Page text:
13 hours ago
Thursday, March 22, 2012
Every book we write needs a good night’s sleep. Once we finish writing and tweaking and shining it up as best we can, then it’s time to put that baby to bed.
Over the past few years, I’ve come to realize the enormous benefit of taking a break from a manuscript before pushing it down the publication pipeline.
In traditional publication, there’s usually a built-in waiting period. The timeframe can range anywhere from six months to a year or more from when an author turns in a completed manuscript to the in-house editor until the time it actually hits shelves.
For example, I turned in a completed manuscript, A Noble Groom, to my publisher in January of this year. But the book won’t release until next spring of 2013. That’s over a year from when I completed it until it gets into readers’ hands.
Over the past couple of months my Bethany House editor has read the book. And he’s also passed it around the office for other editors to read. Once a team of editors has read the book, they’ll compile a list of changes for me to make, the first edits (aka rewrites) of many that I’ll get over the coming months.
While many writers decry the lengthy timeframe that accompanies traditional publication, I for one have found some benefits to the wait. The biggest benefit is that I’m forced to put some distance between myself and my manuscript.
Yes, I have to give my book a good night’s sleep.
And why exactly do I see that as a benefit?
Here are just a few reasons:
1. A good night’s sleep gives us fresh perspective.
The biggest benefit to having some time away from our book is that we gain objectivity. After many weeks (perhaps even several months) apart, we can see our work with clearer eyes. The problems we missed during the first round of editing are suddenly glaring.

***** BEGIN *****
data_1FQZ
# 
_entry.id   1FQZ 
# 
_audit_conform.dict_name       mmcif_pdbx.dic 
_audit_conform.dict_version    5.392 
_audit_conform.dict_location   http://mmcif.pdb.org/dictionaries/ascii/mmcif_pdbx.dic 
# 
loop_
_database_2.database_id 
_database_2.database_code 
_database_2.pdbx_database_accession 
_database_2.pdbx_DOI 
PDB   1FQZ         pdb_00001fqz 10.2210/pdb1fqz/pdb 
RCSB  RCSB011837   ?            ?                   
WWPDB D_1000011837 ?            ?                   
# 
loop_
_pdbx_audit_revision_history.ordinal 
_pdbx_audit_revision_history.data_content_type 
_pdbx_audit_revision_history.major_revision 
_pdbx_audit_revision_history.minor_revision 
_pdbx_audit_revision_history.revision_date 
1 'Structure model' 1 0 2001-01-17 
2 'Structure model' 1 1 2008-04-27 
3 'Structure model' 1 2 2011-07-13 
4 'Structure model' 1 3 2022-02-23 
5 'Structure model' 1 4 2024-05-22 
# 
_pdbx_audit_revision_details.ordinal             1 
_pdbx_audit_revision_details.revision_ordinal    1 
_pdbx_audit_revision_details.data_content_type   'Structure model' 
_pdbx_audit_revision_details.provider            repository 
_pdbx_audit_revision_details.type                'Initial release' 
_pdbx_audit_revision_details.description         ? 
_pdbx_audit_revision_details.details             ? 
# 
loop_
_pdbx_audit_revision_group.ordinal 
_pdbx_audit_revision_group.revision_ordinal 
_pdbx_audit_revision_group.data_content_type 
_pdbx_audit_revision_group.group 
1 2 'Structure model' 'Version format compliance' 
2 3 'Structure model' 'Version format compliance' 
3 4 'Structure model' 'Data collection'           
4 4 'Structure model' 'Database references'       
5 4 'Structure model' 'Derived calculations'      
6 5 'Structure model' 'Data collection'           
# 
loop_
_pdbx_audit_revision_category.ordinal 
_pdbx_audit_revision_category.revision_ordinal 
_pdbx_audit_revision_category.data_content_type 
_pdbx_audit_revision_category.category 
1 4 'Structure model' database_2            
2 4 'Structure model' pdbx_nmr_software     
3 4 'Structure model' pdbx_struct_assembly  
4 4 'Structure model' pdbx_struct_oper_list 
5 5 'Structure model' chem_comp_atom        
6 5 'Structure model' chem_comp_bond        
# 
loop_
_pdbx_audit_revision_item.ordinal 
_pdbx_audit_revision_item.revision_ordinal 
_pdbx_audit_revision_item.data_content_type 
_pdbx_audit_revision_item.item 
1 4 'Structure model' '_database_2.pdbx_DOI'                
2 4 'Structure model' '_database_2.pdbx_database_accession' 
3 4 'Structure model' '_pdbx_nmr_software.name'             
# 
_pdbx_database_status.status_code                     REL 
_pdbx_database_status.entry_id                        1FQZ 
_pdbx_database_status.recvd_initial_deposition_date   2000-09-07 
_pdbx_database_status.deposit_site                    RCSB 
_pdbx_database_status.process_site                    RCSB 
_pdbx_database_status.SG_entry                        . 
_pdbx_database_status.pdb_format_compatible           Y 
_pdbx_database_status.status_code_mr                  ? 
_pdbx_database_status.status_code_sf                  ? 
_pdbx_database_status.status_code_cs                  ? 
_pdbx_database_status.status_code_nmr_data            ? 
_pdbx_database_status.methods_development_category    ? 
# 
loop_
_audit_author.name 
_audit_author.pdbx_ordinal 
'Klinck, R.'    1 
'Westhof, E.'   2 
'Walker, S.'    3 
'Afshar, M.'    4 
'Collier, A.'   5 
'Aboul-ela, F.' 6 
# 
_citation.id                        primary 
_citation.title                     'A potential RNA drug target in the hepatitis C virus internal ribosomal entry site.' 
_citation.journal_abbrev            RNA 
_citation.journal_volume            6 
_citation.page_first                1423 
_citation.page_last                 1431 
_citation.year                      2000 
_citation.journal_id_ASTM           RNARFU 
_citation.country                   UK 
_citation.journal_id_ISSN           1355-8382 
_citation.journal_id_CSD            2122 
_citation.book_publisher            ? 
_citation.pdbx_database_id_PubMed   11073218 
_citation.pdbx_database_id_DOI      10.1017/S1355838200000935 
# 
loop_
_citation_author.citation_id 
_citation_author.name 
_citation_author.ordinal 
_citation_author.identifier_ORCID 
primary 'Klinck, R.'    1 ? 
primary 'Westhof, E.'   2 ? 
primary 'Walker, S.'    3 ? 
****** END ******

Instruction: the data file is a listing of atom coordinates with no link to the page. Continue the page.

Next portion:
2. A good night’s sleep helps us let go easier.
I’ve also found that I’m not quite so attached to my words after the break. I can cut and delete with abandon. I usually open a new word document and paste all of my deletions into it. Not only can I then easily retrieve them if I need them elsewhere in the document, but saving the deletions reassures me that my words—that I once labored over so diligently—are still there, just not in my book anymore.
3. A good night’s sleep gives us renewed energy.
Usually by the time I’m done writing a book, I’m worn out, I’m ready to be done with the story, and I’m tempted rush through my editing. The weeks away from manuscript gives me a fresh burst of energy for the story that I didn’t have before, as if I’m waking up refreshed, ready to tackle the big issues with more vigor.
4. A good night’s sleep can help us grow.
During my time away from a book, I brush up on a writing craft book or two, and I review some of the writing lessons I needed to remember. I also start a new story, and in the process of writing another book and stretching myself, I grow even more so that I’m able to apply what I'm learning when I go back to edit the older book.
5. A good night’s sleep helps us handle the criticism better.
If my kids are upset about something late at night before bed, I usually tell them that we’ll wait to discuss it until the morning. It’s never a good idea to argue or have important discussions when you’re tired. We usually only make things worse.
And the same is true with our writing. When we take a step back from our writing and refresh ourselves, then we’re better able to handle the constructive criticism we get from critique partners or editors. Sometimes I find that when I let feedback settle for some time, I’m able to mull it over, come to terms with it better, and then apply it with more enthusiasm.
My Summary: Whether traditionally or self-published, writers should wisely consider how much rest they’ve given their books before pushing them toward publication. Often we're in such a hurry to get our books out there, we miss out on the benefits that a good night’s sleep does for our manuscripts.
How much of a break do you usually give your manuscripts before going back to editing them? Days, weeks, months? And if you’re not giving yourself objective distance from your manuscript, why? What’s your hurry?
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